Many people are wondering about this question—how long does the coronavirus remain transmittable on the various surfaces we come in contact with every day? Although there are still many unknowns about the coronavirus and COVID-19, we have pulled together some information for you.
From the Centers for Disease Control and Prevention (CDC), via Axios: “Traces of the novel coronavirus were found in the cabins on the Diamond Princess cruise ship up to 17 days after passengers left, a study published by the CDC Monday found.
“Why it matters: Axios health care editor Sam Baker: ‘The virus lives a long time on hard surfaces, and that’s another reason to be wary about quickly reopening businesses like bars, restaurants and gyms while the virus is still spreading quickly.’
“Per the CDC, ‘Although these data cannot be used to determine whether transmission occurred from contaminated surfaces, further study of fomite [objects or materials that may be contaminated with an infectious virus and serve in the] transmission of SARS-CoV-2 aboard cruise ships is warranted.’”
From KQED Science: According to according to a study published Tuesday in the New England Journal of Medicine, the coronavirus can linger on plastic surfaces for up to 3 days, while on stainless steel the numbers began plummeting after just 4 hours, becoming undetectable by about 48 hours. On copper and cardboard, the virus was undetectable by 8 hours and 48 hours, respectively.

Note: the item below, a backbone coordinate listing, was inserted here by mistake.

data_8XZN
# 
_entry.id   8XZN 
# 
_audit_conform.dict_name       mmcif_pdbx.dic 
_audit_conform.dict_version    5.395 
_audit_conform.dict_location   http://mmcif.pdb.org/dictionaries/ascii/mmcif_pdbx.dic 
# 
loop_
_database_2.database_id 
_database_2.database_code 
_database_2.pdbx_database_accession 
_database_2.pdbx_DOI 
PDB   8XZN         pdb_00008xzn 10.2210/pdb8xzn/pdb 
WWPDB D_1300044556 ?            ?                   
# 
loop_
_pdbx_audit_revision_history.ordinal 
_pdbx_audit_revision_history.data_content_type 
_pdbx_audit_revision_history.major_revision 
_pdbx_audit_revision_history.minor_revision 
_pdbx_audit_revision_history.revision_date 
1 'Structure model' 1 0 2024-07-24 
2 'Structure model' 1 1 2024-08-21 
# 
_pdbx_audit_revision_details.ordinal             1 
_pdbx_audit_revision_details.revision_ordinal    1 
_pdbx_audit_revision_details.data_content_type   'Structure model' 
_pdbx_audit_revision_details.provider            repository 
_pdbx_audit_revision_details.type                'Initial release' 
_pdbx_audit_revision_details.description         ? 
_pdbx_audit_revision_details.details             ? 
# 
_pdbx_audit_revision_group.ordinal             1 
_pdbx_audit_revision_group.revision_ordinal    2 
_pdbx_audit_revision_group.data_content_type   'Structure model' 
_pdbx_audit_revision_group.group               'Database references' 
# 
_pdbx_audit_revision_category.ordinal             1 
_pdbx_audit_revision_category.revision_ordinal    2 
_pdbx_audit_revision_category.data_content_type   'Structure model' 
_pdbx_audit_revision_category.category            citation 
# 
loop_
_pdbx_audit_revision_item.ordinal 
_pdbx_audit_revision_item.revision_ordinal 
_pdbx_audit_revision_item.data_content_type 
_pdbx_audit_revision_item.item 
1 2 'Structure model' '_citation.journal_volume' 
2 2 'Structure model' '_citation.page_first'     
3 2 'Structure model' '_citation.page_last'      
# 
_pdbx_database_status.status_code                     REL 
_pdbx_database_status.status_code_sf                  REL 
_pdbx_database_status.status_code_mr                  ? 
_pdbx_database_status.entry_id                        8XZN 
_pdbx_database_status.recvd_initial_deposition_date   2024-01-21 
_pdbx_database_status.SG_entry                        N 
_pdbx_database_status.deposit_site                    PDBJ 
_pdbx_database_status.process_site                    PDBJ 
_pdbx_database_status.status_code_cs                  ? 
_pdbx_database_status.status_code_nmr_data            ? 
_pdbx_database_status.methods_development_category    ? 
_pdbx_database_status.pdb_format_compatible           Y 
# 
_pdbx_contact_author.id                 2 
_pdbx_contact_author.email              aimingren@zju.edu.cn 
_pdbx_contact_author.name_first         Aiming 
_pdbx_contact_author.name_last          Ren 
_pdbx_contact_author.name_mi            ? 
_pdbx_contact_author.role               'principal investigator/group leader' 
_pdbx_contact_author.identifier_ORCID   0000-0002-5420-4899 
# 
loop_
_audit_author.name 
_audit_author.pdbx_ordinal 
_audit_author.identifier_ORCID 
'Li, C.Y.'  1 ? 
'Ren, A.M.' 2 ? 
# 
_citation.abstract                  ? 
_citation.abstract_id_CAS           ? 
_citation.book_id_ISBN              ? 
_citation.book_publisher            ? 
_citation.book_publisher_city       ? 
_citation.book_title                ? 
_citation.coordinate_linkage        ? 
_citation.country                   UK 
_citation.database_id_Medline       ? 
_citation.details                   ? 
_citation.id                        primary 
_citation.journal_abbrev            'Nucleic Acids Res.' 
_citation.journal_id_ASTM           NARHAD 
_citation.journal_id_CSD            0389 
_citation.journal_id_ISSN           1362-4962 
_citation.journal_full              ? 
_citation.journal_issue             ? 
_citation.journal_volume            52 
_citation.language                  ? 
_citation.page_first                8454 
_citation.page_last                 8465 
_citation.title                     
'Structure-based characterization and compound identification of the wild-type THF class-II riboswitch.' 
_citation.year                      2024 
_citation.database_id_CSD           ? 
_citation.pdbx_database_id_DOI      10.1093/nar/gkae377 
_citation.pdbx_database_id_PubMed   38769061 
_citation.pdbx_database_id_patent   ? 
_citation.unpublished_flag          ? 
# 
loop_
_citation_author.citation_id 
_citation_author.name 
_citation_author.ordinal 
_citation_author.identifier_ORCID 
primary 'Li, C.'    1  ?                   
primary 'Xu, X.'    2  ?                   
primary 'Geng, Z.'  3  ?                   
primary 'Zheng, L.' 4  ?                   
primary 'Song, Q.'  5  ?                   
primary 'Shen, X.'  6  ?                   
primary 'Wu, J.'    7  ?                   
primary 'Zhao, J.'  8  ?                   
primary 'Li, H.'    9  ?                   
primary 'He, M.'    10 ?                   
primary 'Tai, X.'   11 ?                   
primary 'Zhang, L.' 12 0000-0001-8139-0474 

“Because the virus that causes COVID-19 is, like other microbes, so durable, thoroughly washing hands after touching surfaces that anyone else might have touched—or not touching them in the first place—is the first line of defense against infection.”
From Harvard Health: “A study done by National Institute of Allergy and Infectious Diseases' Laboratory of Virology in the Division of Intramural Research in Hamilton, Montana helps to answer this question. The researchers used a nebulizer to blow coronaviruses into the air.
“There's a lot we still don't know, such as how different conditions, such as exposure to sunlight, heat, or cold, can affect these survival times.
“As we learn more, continue to follow the CDC's recommendations for cleaning frequently touched surfaces and objects every day. These include counters, tabletops, doorknobs, bathroom fixtures, toilets, phones, keyboards, tablets, and bedside tables.”
LINKS TO SOURCES CITED
- Axios: https://www.axios.com/coronavirus-diamond-princess-cruise-ship-cabins-2c9e13e7-0f45-4847-8ccf-a9b2af4210ca.html
- CDC, Morbidity and Mortality Weekly Report: https://www.cdc.gov/mmwr/volumes/69/wr/mm6912e3.htm?s_cid=mm6912e3_w
- KQED Science: https://www.kqed.org/science/1959462/durable-coronavirus-survives-for-days-on-some-surfaces-heres-how-to-protect-yourself
- The New England Journal of Medicine: Aerosol and Surface Stability of SARS-CoV-2 as Compared with SARS-CoV-1: https://www.nejm.org/doi/full/10.1056/NEJMc2004973?query=featured_home
- Harvard Health—As Coronavirus Spreads, Many Questions and Some Answers: https://www.health.harvard.edu/diseases-and-conditions/coronavirus-resource-center